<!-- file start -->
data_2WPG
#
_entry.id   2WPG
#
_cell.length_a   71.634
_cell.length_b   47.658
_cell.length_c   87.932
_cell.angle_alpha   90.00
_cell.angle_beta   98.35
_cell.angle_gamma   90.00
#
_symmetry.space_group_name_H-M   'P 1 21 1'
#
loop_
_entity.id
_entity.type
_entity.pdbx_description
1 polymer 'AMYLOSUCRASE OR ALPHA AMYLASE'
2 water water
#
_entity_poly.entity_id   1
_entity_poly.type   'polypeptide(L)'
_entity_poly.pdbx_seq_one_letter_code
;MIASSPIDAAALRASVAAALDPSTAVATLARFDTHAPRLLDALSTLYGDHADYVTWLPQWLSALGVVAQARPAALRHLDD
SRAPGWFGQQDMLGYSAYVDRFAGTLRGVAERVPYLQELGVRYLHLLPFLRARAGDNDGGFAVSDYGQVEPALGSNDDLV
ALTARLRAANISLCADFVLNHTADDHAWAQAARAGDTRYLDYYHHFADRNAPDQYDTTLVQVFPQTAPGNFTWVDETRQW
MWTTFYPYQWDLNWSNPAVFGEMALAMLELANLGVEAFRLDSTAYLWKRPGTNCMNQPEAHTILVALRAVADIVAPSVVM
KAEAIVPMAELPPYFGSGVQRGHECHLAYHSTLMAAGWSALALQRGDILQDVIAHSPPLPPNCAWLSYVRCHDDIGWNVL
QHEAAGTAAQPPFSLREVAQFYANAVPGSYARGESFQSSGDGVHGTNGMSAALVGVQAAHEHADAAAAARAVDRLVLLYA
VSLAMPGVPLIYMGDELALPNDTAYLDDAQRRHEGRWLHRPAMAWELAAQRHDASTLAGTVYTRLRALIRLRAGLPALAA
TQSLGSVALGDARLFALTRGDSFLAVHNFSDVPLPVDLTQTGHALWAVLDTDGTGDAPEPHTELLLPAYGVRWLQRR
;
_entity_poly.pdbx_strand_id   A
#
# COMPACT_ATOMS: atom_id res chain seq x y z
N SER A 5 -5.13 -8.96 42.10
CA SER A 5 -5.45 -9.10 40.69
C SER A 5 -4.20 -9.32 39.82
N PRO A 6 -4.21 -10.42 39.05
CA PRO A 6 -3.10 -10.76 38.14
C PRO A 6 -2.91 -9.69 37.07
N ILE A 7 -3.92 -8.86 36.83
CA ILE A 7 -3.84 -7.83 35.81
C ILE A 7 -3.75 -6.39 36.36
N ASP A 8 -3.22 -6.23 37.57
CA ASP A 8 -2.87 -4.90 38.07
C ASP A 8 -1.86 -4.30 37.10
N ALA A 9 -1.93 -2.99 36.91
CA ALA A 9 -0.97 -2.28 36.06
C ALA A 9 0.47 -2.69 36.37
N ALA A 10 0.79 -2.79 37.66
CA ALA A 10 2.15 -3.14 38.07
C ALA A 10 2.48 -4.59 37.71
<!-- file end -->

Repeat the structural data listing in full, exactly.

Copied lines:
data_2WPG
#
_entry.id   2WPG
#
_cell.length_a   71.634
_cell.length_b   47.658
_cell.length_c   87.932
_cell.angle_alpha   90.00
_cell.angle_beta   98.35
_cell.angle_gamma   90.00
#
_symmetry.space_group_name_H-M   'P 1 21 1'
#
loop_
_entity.id
_entity.type
_entity.pdbx_description
1 polymer 'AMYLOSUCRASE OR ALPHA AMYLASE'
2 water water
#
_entity_poly.entity_id   1
_entity_poly.type   'polypeptide(L)'
_entity_poly.pdbx_seq_one_letter_code
;MIASSPIDAAALRASVAAALDPSTAVATLARFDTHAPRLLDALSTLYGDHADYVTWLPQWLSALGVVAQARPAALRHLDD
SRAPGWFGQQDMLGYSAYVDRFAGTLRGVAERVPYLQELGVRYLHLLPFLRARAGDNDGGFAVSDYGQVEPALGSNDDLV
ALTARLRAANISLCADFVLNHTADDHAWAQAARAGDTRYLDYYHHFADRNAPDQYDTTLVQVFPQTAPGNFTWVDETRQW
MWTTFYPYQWDLNWSNPAVFGEMALAMLELANLGVEAFRLDSTAYLWKRPGTNCMNQPEAHTILVALRAVADIVAPSVVM
KAEAIVPMAELPPYFGSGVQRGHECHLAYHSTLMAAGWSALALQRGDILQDVIAHSPPLPPNCAWLSYVRCHDDIGWNVL
QHEAAGTAAQPPFSLREVAQFYANAVPGSYARGESFQSSGDGVHGTNGMSAALVGVQAAHEHADAAAAARAVDRLVLLYA
VSLAMPGVPLIYMGDELALPNDTAYLDDAQRRHEGRWLHRPAMAWELAAQRHDASTLAGTVYTRLRALIRLRAGLPALAA
TQSLGSVALGDARLFALTRGDSFLAVHNFSDVPLPVDLTQTGHALWAVLDTDGTGDAPEPHTELLLPAYGVRWLQRR
;
_entity_poly.pdbx_strand_id   A
#
# COMPACT_ATOMS: atom_id res chain seq x y z
N SER A 5 -5.13 -8.96 42.10
CA SER A 5 -5.45 -9.10 40.69
C SER A 5 -4.20 -9.32 39.82
N PRO A 6 -4.21 -10.42 39.05
CA PRO A 6 -3.10 -10.76 38.14
C PRO A 6 -2.91 -9.69 37.07
N ILE A 7 -3.92 -8.86 36.83
CA ILE A 7 -3.84 -7.83 35.81
C ILE A 7 -3.75 -6.39 36.36
N ASP A 8 -3.22 -6.23 37.57
CA ASP A 8 -2.87 -4.90 38.07
C ASP A 8 -1.86 -4.30 37.10
N ALA A 9 -1.93 -2.99 36.91
CA ALA A 9 -0.97 -2.28 36.06
C ALA A 9 0.47 -2.69 36.37
N ALA A 10 0.79 -2.79 37.66
CA ALA A 10 2.15 -3.14 38.07
C ALA A 10 2.48 -4.59 37.71